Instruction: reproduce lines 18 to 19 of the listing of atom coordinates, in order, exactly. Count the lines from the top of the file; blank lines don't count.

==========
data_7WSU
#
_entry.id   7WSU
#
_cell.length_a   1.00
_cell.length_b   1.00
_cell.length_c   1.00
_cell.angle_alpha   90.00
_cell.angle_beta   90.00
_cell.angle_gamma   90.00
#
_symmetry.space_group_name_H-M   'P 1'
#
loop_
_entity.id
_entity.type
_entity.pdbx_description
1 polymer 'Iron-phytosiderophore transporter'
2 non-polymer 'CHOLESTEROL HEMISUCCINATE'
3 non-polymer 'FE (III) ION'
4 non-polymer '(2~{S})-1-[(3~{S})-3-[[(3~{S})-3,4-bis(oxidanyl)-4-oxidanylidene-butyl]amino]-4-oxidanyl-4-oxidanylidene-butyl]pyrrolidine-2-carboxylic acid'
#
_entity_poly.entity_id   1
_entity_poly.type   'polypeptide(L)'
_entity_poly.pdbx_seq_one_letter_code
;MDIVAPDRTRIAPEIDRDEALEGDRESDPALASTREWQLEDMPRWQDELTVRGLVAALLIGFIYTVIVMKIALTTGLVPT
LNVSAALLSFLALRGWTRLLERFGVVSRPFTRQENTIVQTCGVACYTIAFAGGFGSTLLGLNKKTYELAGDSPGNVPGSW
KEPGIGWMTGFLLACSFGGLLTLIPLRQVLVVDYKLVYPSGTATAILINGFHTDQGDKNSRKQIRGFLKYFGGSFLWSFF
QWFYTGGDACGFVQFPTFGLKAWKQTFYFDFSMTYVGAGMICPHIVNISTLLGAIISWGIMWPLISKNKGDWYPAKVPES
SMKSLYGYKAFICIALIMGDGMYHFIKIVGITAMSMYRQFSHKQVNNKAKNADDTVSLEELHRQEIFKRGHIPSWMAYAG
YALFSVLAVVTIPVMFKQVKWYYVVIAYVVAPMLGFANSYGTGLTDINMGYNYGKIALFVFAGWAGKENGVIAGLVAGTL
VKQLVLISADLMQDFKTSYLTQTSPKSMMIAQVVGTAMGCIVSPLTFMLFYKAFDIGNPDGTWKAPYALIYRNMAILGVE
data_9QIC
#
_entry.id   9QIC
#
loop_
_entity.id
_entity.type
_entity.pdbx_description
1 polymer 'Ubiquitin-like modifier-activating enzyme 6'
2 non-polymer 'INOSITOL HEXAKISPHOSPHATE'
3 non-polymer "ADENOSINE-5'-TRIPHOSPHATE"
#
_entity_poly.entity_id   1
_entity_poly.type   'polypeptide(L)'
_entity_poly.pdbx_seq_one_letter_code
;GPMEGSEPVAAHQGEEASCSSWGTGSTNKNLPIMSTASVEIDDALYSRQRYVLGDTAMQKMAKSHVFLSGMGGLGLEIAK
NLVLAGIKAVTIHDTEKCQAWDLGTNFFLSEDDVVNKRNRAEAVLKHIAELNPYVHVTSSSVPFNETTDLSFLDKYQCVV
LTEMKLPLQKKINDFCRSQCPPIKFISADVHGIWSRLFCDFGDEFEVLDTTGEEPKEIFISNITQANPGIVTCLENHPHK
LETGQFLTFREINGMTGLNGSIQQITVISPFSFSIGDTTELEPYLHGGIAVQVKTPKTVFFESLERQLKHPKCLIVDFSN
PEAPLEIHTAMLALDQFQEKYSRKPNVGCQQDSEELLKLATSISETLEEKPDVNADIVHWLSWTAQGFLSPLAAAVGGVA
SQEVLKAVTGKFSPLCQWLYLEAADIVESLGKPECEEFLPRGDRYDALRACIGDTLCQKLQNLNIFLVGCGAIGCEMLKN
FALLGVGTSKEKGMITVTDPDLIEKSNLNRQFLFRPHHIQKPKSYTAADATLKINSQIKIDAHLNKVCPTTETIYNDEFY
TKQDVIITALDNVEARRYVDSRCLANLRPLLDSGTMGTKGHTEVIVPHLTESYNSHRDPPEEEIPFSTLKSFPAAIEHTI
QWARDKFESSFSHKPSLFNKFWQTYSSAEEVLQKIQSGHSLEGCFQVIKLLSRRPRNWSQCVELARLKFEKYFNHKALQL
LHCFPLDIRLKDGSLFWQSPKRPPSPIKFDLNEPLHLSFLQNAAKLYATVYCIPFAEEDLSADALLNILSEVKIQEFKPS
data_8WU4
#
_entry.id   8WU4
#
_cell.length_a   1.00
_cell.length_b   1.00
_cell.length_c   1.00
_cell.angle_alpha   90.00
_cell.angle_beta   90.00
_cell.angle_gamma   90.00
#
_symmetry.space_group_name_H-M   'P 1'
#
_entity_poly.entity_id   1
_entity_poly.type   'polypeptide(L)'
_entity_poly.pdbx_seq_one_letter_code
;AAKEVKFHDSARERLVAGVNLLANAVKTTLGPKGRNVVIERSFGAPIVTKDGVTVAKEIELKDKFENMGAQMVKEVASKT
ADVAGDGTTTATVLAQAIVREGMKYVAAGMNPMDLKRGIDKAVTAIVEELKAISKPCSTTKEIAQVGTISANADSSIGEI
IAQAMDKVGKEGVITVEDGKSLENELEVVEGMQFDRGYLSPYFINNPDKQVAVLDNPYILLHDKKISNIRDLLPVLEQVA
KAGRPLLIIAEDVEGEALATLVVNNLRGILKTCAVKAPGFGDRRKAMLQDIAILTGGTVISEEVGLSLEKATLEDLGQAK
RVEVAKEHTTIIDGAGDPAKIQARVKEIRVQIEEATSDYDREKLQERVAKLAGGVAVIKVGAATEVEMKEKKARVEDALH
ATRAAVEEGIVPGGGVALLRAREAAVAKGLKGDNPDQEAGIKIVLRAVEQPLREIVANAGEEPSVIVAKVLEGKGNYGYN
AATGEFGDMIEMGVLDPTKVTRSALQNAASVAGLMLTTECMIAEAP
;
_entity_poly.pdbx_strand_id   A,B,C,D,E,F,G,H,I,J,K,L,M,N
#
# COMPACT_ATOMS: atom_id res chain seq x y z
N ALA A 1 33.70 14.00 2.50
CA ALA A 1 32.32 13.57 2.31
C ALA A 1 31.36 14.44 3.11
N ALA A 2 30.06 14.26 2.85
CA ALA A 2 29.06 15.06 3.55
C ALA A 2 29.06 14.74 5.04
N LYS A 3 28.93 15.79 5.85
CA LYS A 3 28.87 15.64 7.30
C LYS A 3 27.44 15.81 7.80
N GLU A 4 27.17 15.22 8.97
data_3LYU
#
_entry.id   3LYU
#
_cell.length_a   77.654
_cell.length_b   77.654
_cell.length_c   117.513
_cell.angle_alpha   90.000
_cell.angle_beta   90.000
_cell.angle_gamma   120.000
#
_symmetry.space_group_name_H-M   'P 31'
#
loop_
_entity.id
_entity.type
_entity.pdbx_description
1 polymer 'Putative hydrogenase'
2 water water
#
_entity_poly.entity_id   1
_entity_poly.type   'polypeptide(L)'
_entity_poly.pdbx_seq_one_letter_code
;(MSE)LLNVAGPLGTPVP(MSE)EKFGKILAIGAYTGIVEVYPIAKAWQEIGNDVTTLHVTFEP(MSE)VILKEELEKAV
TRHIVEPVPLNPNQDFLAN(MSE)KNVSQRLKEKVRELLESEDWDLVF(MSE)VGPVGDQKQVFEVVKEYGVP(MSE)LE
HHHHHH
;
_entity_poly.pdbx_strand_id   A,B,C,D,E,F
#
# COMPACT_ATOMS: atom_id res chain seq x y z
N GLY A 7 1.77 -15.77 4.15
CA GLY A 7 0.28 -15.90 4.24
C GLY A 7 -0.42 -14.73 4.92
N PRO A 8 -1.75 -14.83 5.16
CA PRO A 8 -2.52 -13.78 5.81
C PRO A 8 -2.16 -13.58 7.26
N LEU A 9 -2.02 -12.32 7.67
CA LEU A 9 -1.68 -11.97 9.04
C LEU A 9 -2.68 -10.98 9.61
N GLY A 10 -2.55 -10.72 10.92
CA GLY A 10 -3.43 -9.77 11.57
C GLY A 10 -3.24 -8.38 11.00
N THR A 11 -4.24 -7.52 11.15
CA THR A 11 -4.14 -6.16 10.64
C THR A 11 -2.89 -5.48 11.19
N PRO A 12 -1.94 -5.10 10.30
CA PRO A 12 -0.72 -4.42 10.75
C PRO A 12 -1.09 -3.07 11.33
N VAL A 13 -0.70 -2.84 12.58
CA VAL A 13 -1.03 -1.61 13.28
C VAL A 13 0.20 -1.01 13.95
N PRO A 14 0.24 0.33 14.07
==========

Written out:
1 polymer 'Iron-phytosiderophore transporter'
2 non-polymer 'CHOLESTEROL HEMISUCCINATE'